“In today’s market, the best way to translate Eaton’s outstanding cash flow performance into value for long-term investors is to harness our capacity to support additional borrowings so we can take advantage of the intrinsic value we see in this enterprise,” said Stephen Hardis, chairman and CEO. “It would be inconsistent with our responsibilities to our owners if we did not take advantage of what we believe is a major buying opportunity.”
Hardis said that Eaton’s stock price has been unaffected by its strong earnings and the July initial public offering by Axcelis Technologies Inc., which is more than 80% owned by Eaton. “Eaton’s long-term owners have not been rewarded for the material progress we’ve achieved in strengthening our businesses, gaining far more balanced sources of earnings and delivering five years of healthy growth in our business,” he said.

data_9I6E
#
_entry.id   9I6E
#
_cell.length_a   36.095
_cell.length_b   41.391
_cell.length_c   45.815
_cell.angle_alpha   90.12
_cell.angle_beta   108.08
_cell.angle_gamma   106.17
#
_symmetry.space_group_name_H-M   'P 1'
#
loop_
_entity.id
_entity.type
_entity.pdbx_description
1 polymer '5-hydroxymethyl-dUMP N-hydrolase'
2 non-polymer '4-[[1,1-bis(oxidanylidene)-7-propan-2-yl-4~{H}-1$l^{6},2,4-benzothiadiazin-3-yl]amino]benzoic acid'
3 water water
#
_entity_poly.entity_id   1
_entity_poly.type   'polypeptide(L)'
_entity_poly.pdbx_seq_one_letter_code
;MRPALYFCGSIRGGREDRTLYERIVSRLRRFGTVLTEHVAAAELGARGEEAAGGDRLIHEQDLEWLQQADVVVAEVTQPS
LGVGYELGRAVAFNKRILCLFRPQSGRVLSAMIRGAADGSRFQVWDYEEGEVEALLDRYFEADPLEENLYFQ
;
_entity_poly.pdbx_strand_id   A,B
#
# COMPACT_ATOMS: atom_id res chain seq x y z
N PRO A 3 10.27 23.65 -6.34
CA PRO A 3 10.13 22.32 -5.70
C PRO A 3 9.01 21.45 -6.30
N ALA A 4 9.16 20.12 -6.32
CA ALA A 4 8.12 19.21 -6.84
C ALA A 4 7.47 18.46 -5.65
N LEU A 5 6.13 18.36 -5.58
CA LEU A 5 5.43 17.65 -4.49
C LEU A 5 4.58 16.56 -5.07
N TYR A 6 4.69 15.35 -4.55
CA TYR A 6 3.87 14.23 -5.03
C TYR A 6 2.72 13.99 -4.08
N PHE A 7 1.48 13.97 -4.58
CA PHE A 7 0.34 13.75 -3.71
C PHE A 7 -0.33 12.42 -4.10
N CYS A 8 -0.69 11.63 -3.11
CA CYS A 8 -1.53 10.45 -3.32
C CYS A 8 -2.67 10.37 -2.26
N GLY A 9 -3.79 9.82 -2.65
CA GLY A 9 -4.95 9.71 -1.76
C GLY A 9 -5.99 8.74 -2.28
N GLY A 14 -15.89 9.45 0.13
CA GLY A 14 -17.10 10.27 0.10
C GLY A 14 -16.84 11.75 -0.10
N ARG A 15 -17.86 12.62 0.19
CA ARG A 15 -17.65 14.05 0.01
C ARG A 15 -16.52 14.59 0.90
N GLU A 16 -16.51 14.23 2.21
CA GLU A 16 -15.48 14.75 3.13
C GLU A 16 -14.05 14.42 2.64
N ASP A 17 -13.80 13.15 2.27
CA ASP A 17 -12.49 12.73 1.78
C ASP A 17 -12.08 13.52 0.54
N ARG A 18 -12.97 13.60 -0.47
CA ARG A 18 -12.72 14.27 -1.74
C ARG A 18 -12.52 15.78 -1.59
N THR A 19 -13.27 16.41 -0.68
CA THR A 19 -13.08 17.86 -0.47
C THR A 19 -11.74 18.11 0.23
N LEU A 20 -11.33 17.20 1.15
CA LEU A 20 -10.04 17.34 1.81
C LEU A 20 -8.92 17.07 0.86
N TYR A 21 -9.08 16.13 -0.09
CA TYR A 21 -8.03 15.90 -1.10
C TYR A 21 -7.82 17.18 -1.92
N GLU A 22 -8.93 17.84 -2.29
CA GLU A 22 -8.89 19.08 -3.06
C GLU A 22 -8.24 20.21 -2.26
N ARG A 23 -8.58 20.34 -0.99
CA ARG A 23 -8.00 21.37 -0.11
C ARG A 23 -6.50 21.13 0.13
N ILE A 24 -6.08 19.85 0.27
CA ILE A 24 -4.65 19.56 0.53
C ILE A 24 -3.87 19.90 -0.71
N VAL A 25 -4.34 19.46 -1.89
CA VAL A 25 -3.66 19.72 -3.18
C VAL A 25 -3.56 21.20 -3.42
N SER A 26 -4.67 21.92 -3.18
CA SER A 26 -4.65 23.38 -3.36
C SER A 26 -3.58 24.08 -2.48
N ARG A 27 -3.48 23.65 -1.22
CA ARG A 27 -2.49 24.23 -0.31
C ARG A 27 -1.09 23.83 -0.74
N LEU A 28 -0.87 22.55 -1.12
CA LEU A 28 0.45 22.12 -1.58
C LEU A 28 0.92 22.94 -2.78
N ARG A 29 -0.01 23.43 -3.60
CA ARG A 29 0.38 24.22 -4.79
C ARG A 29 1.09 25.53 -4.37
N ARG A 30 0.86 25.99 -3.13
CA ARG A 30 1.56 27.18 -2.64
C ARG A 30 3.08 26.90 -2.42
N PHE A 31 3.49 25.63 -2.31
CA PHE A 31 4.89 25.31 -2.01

He also noted that money today is rushing to so-called new economy companies while funds that traditionally invested in high quality, diversified industrial companies like Eaton have seen massive redemptions. “The result is the unavoidable rationing of money available for investment in these robust older enterprises, and investors’ self-fulfilling belief that there is no penalty for delaying such an investment,” he said. “Even worse, when Wall Street regards results as disappointing, the market’s penalties are as severe as if the company had been valued at high multiples in anticipation of extraordinary growth.”